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DTI, NYDA & SAB Recommit to Continue the Fight Against Underage Drinking

15 March 2013

Bloemfontein, 15 March 2013: You Decide, the innovative initiative designed to curb underage drinking, has reached nearly half a million teenagers in its first year. The   programme was created by the Department of Trade and Industry (the dti), the National Youth Development Agency (NYDA) and South African Breweries (SAB) in a successful public private partnership. The initiative, which interactively educates on the dangers of underage drinking, has reached 384 260 teenagers in 652 schools, as well as 77 309 youth and parents in taxi rank activations in its first year. In addition, You Decide has run scores of community and teacher workshops, ensuring additional support for teenagers.

The dti, NYDA, SAB and the provincial departments of education in the Free State, KwaZulu-Natal, Eastern Cape, Mpumalanga and Limpopo, have committed to continue the fight against underage drinking through the You Decide programme. In addition the departments of Economic Development in Limpopo and Eastern Cape have also been critical in getting the project rolled out.

SAB head of Public Policy and Strategy Integration Bongumusa Makhathini said the company is concerned that underage drinking, one of the most serious forms of alcohol abuse in our country, has risen to high levels and is having an overwhelmingly negative impact on South African society. “It was imperative to partner with government and the NYDA to implement a programme that we believe will effect real change amongst South Africa’s youth. We are heartened that the You Decide programme seems to have started doing so,” said Makhathini.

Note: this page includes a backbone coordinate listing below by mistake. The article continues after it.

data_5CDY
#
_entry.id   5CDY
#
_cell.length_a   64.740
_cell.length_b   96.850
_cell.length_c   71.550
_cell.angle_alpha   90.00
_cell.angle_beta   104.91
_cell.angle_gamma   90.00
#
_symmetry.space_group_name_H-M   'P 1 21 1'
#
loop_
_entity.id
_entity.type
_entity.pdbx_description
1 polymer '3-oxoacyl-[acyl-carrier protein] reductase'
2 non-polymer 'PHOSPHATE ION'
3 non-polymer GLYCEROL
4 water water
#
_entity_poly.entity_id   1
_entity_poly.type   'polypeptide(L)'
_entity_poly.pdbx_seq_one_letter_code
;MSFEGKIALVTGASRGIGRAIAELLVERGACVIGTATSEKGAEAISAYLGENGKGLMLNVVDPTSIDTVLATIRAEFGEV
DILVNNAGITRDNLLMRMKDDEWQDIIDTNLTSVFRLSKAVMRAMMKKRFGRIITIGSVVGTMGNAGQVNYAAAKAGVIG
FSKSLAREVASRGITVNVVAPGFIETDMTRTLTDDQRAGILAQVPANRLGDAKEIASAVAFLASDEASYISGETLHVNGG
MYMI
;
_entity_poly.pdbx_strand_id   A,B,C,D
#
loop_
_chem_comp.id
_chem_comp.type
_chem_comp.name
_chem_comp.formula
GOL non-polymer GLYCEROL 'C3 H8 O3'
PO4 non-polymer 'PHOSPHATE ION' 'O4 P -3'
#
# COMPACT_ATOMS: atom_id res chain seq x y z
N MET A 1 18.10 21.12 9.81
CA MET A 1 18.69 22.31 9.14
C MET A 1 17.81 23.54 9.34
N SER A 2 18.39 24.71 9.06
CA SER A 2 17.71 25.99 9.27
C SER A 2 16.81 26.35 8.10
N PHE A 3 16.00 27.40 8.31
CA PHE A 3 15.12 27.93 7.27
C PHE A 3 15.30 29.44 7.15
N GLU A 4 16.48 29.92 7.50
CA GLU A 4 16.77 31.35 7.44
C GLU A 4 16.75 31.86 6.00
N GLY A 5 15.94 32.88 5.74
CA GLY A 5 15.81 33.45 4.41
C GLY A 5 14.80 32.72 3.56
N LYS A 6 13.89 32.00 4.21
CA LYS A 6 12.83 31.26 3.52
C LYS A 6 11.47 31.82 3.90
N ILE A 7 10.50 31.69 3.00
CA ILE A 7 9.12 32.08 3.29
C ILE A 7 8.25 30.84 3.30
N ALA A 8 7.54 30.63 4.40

“We are committed to playing our role as a responsible corporate citizen, as well as the largest liquor manufacturer in the country, to ensure we minimise alcohol abuse harm. The consumption of liquor by teenagers is not good for anybody. Quite the contrary, it threatens the future growth and development of our communities and our country,” he continued.

Chief Director of the National Liquor Authority at the dti  Ms Thezi Mabuza said for the programme to reach its true potential, there’s a requirement for everyone in society to play their role. “Liquor cannot be sold to teenagers, even if they claim to have been sent by their ‘uncle’ or ‘aunt’. Continuing to sell to clearly inebriated customers may seem like a financial win in the short term, but the negative consequences of a customer walking or driving home drunk, can literally make the difference between life and death,” said Ms Mabuza. “We all need to set better examples for our children, if we expect better behaviour from them, as they will continue to emulate our conduct, good or bad,” she continued.

NYDA CEO Steven Ngubeni said they remain committed to You Decide as the consequences of underage drinking are extremely dire. “It’s important to continue to discourage teenagers from drinking and abusing liquor at an early age as this puts their lives at risk, including engaging in unprotected sexual activities and in the process exposing themselves to the possibilities of contracting sexually transmitted diseases such as HIV/AIDS and engaging in crime and violence,” said, Ngubeni.

The You Decide campaign was largely guided by local and international research, and the result is a ground breaking programme that is a multi-faceted intervention grounded in the latest thinking on the clinical and psychological facets of this complex problem. The programme was formulated to target the four key stakeholders who influence a teenager, being teachers, parents, communities and their peers.

According to MD of implementing agency HDI Youth Marketeers Jason Levin, there’s never been a more compelling case to tackle underage drinking, with the South African National Youth Risk Behaviour Survey undertaken four years ago showing that 49,6% of teens (grades 8-12 or ages 13-18) admitted to using alcohol. The numbers, he said, only tell half the story, with the downside involving teens fighting, stealing, missing school, giving up on sport, raping and being jailed.